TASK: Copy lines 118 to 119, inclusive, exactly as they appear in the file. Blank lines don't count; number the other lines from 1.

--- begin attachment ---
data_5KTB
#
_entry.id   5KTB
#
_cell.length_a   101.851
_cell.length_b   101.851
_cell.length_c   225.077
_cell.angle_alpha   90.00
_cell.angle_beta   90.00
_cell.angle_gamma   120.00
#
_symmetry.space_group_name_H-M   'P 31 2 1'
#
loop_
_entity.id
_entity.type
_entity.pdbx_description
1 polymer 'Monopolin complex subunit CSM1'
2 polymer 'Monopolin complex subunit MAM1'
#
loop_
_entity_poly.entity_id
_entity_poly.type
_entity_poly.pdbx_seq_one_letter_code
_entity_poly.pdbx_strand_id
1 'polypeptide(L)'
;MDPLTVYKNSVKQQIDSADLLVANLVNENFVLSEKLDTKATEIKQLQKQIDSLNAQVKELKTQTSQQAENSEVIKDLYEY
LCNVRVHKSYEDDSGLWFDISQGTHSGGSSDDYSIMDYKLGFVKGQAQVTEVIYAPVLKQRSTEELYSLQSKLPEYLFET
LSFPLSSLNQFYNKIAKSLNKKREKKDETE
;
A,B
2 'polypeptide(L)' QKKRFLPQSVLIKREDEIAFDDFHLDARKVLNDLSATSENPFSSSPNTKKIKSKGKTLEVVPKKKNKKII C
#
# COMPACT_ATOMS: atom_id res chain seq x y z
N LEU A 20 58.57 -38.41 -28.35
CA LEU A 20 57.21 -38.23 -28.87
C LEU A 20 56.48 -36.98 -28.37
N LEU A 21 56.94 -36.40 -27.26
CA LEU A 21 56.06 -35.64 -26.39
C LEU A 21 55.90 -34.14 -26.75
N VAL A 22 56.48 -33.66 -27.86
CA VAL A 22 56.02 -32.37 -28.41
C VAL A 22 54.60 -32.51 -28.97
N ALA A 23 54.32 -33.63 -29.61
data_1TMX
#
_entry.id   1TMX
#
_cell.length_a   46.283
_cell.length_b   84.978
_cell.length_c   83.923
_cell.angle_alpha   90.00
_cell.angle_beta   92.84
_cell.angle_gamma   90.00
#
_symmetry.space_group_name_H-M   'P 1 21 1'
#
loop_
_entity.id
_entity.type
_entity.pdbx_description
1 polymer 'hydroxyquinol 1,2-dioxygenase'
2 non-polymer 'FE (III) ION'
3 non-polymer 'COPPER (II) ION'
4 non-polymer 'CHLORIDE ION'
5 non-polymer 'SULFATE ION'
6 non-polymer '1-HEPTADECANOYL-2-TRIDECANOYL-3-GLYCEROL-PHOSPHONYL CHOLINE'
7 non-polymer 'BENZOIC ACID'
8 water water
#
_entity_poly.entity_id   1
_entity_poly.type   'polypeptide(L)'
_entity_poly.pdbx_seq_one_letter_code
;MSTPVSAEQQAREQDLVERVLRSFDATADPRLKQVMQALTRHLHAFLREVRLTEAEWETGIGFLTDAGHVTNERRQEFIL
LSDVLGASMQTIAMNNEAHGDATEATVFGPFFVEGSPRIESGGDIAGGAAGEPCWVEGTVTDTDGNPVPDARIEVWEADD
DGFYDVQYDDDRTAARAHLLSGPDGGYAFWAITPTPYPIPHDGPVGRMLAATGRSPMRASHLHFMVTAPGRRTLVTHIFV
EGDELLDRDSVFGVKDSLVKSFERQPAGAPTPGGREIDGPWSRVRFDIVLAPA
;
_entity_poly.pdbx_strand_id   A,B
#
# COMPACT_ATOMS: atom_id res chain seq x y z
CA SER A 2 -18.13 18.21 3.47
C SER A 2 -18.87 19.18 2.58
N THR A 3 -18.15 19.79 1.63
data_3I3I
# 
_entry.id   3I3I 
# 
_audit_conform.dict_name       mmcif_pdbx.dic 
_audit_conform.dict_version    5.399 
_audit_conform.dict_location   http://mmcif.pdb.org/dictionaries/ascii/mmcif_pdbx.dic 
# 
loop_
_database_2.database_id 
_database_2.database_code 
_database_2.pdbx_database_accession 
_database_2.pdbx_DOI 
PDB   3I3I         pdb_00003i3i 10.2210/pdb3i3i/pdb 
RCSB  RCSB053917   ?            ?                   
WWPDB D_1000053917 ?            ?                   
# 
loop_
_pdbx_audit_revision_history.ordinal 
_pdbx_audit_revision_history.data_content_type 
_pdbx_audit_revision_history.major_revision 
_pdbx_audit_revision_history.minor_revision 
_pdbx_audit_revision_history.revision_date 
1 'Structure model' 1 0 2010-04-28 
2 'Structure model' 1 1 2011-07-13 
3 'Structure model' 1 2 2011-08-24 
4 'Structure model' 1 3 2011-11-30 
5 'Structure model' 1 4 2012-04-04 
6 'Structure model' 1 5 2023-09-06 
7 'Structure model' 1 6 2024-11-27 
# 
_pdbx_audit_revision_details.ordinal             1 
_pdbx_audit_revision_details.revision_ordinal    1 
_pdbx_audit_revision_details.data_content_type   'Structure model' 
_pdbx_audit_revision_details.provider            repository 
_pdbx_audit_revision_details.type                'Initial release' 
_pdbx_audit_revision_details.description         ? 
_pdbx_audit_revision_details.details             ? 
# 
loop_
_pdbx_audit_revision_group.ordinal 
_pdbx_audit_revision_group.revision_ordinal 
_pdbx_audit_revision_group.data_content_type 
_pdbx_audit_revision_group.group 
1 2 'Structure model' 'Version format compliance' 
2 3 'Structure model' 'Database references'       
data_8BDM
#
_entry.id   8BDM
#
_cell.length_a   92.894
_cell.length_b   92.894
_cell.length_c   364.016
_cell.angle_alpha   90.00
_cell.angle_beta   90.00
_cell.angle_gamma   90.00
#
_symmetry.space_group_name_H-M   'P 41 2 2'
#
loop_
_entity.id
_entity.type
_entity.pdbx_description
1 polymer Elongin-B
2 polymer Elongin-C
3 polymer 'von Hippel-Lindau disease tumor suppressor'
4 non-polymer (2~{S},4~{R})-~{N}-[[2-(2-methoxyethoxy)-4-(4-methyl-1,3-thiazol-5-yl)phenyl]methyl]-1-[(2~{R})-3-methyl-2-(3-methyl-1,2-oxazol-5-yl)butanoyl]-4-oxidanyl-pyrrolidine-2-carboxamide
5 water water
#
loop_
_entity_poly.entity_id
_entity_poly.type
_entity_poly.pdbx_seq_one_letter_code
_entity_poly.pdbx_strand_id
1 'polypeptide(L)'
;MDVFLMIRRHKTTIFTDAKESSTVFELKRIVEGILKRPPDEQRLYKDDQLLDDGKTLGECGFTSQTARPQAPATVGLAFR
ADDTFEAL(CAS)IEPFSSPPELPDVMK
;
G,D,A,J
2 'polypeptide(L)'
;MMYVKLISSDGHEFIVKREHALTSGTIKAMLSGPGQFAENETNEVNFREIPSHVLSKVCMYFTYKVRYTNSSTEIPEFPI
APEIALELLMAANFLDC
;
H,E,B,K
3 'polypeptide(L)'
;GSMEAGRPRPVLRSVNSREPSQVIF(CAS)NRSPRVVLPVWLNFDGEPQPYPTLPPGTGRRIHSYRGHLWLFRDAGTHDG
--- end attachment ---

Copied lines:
_pdbx_audit_revision_details.data_content_type   'Structure model' 
_pdbx_audit_revision_details.provider            repository 